The kingdom of heaven does not exist anywhere else. I believe it is this very world as we make around us, and for those who bend their hearts, that cherish the image of heaven, towards a little goodliness. For, what is goodliness other than Godliness! And man has been created in the image of God if only he would care or dare to believe it. Great men do not do great things; they do small things greatly and fill their world with snatches of goodliness taken straight from the heart and given with a smile. This last bit is important too as after all no less a person than Mother Teresa has said, "You may give the poor all you have, but if you give them without a smile you give them nothing."

True faith is knowing you can do good, whatever the circumstances, however big or small you are. And 'luck' is just the kind of people you have around you in life.

Rajdeep said...

Postscript: We tend to forget that Mother Earth still provides enough bounty for all of us, if only we are willing to share it peacefully!

Sayan said...

I did not know much about Warren Buffett apart from the fact that he had been ranked by Forbes as the richest man in the world. But after reading the thumbnail biography provided by Wikipedia, I am stunned by the zest and spirit of the man. How deep a man's belief and how nurtured and carefully cultivated his faith must be to get even close to Buffett! Only that man works who works for the sake of work itself- and Buffett is such an example. Seeing that he has not been affected even a little by his enormous fortune,I realize that the man must love his work in the truest sense of the word. He could have easily got himself all the comforts this world can provide. How strong a man's will and how deep his belief in principles must be to be able to renounce worldly pleasures in face of such temptations! Such temptations can violently swirl away the minds of even the most discerning of men. Sir, you are right in calling him a sage because none but a sage can conjure such deep loyalty to an ideal. It reminds me a little of the story of Nachiketa who resisted all persuasions and temptations offered by Yama, the abode of death, thus displaying the earnestness of his aspiration.
The will power and faith Mr. Buffett has shown is truly remarkable. The Mittals of this world do seem pathetic in stature when compared to Buffett.
It's sad that I hadn't cared to know about the lives of businessmen, for I had always regarded them as people mongering after money. I hadn't realized that ideals can be found everywhere; one only needed to look.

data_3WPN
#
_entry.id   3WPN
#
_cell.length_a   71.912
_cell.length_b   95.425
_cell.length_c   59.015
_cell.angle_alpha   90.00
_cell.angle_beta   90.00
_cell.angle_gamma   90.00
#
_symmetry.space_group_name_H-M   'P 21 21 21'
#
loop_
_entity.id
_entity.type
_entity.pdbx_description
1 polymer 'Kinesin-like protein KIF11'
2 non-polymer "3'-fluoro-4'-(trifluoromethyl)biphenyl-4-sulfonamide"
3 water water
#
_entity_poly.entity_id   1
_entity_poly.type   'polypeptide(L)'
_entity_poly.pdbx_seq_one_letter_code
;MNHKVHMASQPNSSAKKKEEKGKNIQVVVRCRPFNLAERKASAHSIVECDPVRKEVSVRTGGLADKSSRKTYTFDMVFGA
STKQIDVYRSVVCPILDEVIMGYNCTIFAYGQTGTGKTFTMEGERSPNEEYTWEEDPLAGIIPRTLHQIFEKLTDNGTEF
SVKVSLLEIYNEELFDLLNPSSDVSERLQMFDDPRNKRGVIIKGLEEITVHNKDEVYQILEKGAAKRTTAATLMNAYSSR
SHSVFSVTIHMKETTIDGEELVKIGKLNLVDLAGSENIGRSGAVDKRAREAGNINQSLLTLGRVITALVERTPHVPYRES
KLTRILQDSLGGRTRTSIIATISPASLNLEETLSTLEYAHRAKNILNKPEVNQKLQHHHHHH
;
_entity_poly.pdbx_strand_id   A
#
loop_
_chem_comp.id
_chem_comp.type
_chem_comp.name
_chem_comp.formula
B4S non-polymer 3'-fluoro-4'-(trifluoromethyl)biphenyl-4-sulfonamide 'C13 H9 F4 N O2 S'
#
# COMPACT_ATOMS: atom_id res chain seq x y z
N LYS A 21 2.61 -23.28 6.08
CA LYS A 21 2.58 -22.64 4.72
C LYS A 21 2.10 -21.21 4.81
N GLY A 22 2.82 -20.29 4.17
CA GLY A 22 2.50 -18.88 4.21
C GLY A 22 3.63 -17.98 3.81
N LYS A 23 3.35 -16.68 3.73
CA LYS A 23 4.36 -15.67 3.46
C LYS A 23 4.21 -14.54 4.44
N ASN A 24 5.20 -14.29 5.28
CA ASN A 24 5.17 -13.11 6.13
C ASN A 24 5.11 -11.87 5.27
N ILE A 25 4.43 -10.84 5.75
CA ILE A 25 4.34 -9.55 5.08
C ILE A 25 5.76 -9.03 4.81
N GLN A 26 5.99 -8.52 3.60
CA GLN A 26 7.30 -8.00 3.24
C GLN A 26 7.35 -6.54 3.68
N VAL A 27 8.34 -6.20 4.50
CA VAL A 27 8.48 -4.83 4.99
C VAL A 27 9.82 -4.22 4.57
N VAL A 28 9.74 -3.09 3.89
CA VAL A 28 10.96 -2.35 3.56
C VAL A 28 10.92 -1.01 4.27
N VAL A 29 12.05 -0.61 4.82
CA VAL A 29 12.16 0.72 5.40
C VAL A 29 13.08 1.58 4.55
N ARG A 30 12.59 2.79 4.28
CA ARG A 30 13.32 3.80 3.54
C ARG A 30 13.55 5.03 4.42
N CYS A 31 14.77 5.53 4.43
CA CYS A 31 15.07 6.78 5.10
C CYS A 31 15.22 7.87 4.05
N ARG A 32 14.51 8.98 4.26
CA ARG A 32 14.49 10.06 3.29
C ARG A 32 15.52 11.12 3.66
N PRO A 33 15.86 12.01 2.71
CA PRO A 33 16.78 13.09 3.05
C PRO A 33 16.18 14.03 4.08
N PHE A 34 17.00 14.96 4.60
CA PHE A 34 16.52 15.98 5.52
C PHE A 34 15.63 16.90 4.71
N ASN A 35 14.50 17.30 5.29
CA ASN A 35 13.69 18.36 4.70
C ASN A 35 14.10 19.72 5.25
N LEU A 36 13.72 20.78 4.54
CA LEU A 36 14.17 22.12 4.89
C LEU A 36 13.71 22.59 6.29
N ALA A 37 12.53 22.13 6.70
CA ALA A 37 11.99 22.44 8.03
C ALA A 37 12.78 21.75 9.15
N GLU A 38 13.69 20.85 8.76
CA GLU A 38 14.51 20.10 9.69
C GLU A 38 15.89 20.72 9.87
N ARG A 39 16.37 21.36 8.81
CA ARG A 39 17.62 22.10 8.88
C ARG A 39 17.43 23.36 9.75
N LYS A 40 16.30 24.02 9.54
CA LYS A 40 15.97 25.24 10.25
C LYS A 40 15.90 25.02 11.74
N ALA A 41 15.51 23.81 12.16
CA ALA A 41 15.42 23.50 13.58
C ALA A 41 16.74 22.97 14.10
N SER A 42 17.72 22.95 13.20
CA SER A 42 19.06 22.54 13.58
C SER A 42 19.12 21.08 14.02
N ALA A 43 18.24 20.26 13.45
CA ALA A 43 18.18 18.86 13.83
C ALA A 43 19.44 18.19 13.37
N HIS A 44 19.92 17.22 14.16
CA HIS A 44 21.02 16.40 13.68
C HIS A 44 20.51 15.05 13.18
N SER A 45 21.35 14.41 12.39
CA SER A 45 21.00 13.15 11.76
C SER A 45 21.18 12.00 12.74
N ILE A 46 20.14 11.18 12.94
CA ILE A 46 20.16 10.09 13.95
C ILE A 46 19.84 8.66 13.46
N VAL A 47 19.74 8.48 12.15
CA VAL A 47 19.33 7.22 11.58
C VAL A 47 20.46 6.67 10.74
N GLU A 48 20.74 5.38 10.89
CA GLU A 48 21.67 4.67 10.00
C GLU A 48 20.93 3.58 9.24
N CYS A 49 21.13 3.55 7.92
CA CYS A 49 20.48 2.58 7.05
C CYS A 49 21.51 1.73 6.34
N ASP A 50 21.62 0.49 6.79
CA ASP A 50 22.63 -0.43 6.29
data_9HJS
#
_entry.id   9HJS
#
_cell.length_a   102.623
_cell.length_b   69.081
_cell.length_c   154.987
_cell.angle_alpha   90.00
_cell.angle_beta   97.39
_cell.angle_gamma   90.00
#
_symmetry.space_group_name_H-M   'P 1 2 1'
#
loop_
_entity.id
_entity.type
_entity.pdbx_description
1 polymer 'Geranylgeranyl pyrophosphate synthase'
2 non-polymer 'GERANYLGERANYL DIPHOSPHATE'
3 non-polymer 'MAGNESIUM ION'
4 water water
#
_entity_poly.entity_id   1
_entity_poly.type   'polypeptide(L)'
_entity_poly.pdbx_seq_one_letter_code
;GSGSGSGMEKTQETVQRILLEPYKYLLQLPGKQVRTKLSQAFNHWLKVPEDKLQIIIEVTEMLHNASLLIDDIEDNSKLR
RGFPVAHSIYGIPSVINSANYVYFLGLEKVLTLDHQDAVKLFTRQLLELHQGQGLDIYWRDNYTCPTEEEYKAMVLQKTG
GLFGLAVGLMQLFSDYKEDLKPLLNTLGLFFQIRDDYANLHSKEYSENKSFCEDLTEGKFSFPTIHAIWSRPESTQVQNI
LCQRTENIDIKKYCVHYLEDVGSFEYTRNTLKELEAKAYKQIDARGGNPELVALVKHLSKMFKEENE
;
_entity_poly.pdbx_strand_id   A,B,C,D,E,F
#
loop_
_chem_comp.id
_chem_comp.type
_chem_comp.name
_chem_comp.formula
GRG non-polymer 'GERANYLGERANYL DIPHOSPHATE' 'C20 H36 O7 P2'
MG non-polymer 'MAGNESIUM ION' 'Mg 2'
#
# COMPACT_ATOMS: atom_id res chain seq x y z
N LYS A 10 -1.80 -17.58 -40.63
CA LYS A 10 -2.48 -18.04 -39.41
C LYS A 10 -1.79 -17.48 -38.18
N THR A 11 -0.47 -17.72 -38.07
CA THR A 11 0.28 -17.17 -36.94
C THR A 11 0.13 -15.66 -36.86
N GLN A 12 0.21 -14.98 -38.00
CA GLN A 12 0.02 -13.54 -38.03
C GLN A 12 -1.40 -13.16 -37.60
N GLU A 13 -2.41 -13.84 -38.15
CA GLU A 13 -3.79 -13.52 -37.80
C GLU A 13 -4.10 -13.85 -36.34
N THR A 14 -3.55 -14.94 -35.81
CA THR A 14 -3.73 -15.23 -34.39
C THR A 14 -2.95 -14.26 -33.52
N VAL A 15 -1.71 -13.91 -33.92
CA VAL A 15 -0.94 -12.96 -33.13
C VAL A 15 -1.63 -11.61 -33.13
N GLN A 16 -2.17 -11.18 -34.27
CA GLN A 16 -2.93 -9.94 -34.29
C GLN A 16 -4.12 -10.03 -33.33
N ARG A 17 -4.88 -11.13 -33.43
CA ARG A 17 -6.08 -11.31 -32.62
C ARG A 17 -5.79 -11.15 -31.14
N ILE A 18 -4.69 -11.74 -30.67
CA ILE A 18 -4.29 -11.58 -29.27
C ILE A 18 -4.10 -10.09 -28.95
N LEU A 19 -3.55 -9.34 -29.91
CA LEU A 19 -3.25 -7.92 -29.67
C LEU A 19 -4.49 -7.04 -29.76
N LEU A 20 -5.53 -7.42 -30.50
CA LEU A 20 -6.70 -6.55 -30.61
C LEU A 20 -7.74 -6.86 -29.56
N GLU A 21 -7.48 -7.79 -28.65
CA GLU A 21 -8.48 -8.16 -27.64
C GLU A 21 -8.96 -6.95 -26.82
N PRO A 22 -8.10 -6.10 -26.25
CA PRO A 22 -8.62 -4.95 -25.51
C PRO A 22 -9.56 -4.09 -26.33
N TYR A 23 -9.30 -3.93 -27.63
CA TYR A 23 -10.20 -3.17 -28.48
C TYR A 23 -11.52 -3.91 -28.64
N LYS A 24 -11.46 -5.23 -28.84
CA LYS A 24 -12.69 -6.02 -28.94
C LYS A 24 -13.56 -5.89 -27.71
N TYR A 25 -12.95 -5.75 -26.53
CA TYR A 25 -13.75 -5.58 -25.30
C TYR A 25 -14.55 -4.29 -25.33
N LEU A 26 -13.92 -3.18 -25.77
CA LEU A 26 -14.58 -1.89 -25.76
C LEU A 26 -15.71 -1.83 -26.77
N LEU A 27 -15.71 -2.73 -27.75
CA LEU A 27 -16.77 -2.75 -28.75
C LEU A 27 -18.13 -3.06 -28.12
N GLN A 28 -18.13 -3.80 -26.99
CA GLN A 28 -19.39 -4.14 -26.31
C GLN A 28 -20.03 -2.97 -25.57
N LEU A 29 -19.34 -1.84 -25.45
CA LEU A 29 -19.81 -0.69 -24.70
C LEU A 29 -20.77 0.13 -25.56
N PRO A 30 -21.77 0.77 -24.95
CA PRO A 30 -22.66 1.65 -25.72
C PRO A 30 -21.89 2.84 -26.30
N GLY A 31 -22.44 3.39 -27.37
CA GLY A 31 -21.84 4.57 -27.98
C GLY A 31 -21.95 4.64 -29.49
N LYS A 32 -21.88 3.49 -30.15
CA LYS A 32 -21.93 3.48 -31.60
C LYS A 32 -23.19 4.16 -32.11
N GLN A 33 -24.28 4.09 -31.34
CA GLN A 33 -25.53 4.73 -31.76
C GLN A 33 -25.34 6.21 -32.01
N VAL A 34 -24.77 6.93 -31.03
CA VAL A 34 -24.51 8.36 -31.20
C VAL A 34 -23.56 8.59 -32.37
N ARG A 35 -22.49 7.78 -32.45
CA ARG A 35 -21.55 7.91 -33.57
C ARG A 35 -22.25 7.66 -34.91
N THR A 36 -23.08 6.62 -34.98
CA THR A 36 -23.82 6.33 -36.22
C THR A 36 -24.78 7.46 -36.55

Thanks a lot for putting up this post, Sir.
Sayan Datta.

Sudipto Basu said...

Let me begin by saying that all the comments above mine were very educative-- these taught me a number of small things that in the long picture seem to make all the differences.

As in Sayan da's case, I didn't know much about Warren Buffett than that he is a multi-billionaire who always is on the top of the pile in all the 'The Richest' lists... It was only today that I learnt in considerable detail about Warren Buffett the man.

Such an unassuming attitude, and as stated in the rediff article, frugality in living is a rare virtue-- yes, rare indeed. That he chooses to deliberately shun all pomp and riches makes me appreciate the man very much.

"According to him, there are many rules to win the game. The first rule is not to lose. The second rule is not to forget the first rule." That indeed is the most concise success-mantra ever given. And yet, this man had lost it once-- he sold off his shares when their market price had just crossed the cost price, not waiting for a day more, when the values suddenly soared to five times the cost price! Which taught him an all-important virtue: patience pays. A lesson learnt in his teens helped him to take business decisions much later: he would not lose confidence and sell off shares of companies he knew inside out and trusted in, even if they was going through a rough patch. Because, sooner or later, the sun is bound to shine on people who work hard with clear cut goals in mind-- so the companies would surely gain back their lost status in a matter of time. And yet, Buffett has a very important strategy to buy profitable shares, which may seem more than a bit contradicting if clubbed together with the previous factoid: "I never attempt to make money on the stock market. I buy on the assumption that they could close the market the next day and not reopen it for five years." But it is not contradicting if analysed a bit carefully: the important thing here is that he wants to invest in a company he trusts. If he'll make money by buying a certain company's shares is not his consideration: in the long term, he is confident that his investments should pay off, simple because he trusts himself. There's a third all-important caveat too, not totally irrelevant to the previous points: "A success mantra? Much success can be attributed to inactivity. Most investors cannot resist the temptation to constantly buy and sell."

And then there is his all-important advice for budding businessmen. "It takes 20 years to build a reputation and five minutes to ruin it. If you think about that, you'll do things differently. It's far better to buy a wonderful company at a fair price than a fair company at a wonderful price." Self-explanatory statements, in my opinion, that naturally draw parallels with an age old nugget of wisdom: "That you may die just tomorrow should govern your actions today. What would you love to do if this was the last day in your life?" The very awareness of dark-times, which may befall us only if we take a single careless step, should make us decide our actions very carefully.